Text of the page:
Canada's Minister of Transport Lisa Raitt issued a statement in response to the release of the Transportation Safety Board's (TSB) final report from its investigation into the July 6, 2013 train derailment in Lac-Mégantic, Quebec.
“Canadians will always remember what happened in Lac-Mégantic and, today, as the TSB concludes its investigation, our thoughts and prayers continue to be with the victims and residents of Lac-Mégantic,” she said in her statement. “They continue to be foremost in our minds as we, as a government, take further action to improve railway safety for all Canadians.
“The TSB has concluded that the rules were not followed. The TSB report indicates that insufficient hand brakes were applied to the train and that the hand brakes were not tested appropriately. Criminal charges have been laid by the Sûreté du Québec and this is now before the courts.
“Following the events of July 2013, Transport Canada responded to early advisories from the TSB and took immediate action by establishing a two-person minimum for locomotive crews on trains carrying dangerous goods and by imposing stricter rules for securing unattended trains,” she stated. “Since then, the government has directed Transport Canada to take further measures.”
Those measures include:
• Removing the least crash-resistant DOT-111 tank cars from dangerous goods service;
• Introducing new safety standards for DOT-111 tank cars and requiring those that do not meet the new standards to be phased out by May 1, 2017;
• Requiring railway companies to slow trains transporting dangerous goods and introduce other key operating procedures;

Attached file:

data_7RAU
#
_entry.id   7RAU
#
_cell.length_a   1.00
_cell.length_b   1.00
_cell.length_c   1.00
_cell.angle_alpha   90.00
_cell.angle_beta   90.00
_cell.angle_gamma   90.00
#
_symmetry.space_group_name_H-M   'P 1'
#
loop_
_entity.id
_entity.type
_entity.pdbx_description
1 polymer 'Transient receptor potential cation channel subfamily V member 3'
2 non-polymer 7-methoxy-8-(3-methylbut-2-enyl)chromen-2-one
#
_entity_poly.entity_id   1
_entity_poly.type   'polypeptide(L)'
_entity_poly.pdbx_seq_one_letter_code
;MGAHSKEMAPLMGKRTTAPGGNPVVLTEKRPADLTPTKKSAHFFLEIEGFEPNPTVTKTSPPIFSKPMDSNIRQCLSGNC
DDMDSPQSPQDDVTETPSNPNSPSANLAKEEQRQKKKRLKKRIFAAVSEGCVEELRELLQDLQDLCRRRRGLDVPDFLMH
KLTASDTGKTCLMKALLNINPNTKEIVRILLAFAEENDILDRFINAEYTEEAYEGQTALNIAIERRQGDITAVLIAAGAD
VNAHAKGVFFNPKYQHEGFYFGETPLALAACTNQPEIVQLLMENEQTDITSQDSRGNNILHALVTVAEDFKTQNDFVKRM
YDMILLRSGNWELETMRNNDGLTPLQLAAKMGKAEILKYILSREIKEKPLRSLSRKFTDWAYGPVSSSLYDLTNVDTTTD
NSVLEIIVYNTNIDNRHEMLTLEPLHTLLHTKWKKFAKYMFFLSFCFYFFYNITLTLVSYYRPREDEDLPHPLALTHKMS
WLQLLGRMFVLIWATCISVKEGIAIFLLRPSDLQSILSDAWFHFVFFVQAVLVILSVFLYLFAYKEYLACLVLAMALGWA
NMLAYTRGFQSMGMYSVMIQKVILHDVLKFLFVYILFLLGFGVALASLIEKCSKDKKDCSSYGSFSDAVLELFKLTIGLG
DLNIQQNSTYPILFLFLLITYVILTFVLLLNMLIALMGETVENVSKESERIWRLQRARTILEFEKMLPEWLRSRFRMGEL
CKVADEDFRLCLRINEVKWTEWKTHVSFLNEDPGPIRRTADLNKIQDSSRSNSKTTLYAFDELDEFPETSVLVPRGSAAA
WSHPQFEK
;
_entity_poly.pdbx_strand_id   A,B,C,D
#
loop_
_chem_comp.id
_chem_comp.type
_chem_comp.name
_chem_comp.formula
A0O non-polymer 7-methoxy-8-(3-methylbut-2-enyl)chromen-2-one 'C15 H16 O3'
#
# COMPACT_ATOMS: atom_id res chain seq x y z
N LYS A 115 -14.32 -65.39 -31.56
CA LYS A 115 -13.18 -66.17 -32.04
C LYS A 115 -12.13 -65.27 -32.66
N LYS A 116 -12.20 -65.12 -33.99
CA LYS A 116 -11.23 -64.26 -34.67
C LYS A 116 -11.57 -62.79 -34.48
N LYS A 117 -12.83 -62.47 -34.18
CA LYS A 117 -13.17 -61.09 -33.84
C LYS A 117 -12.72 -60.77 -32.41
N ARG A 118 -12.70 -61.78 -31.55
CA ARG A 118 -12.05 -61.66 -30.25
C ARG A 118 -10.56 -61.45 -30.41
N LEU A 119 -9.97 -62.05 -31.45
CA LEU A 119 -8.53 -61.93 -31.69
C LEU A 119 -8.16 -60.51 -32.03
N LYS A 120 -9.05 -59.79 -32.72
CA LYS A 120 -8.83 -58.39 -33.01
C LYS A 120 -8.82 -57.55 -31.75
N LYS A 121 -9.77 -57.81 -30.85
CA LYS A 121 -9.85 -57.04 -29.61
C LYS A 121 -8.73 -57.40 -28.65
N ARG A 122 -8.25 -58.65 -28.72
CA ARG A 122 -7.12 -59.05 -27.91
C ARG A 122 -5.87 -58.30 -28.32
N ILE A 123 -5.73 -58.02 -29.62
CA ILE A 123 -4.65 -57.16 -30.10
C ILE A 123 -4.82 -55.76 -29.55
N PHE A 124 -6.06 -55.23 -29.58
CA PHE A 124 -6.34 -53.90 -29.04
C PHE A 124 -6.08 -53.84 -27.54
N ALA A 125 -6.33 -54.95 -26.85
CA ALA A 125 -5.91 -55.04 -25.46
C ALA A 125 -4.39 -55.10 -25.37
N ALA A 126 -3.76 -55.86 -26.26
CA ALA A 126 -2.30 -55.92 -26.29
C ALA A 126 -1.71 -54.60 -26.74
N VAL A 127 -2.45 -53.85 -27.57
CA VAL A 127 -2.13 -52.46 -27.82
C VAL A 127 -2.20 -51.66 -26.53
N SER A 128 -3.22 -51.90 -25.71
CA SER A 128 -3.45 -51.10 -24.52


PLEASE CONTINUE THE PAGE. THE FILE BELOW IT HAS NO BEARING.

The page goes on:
• Requiring emergency response plans for even a single tank car carrying crude oil, gasoline, diesel, aviation fuel and ethanol and
• Creating a task force that meets regularly and brings municipalities, first responders, railways and shippers together to strengthen emergency response capacity across the country.
Minister Raitt says the department has also moved to enhance inspections, documentation and follow-up for railway safety and the transport of dangerous goods, including more frequent inspections at sites where petroleum products are transferred from one mode of transport to another.
Transport Canada has also proposed or introduced fines, mandatory certificates and tough new regulations and reporting requirements.
“The department remains committed to working with its partners, all levels of government, the Federation of Canadian Municipalities, international partners and others to continually improve the safety of Canada’s railway system,” Raitt said.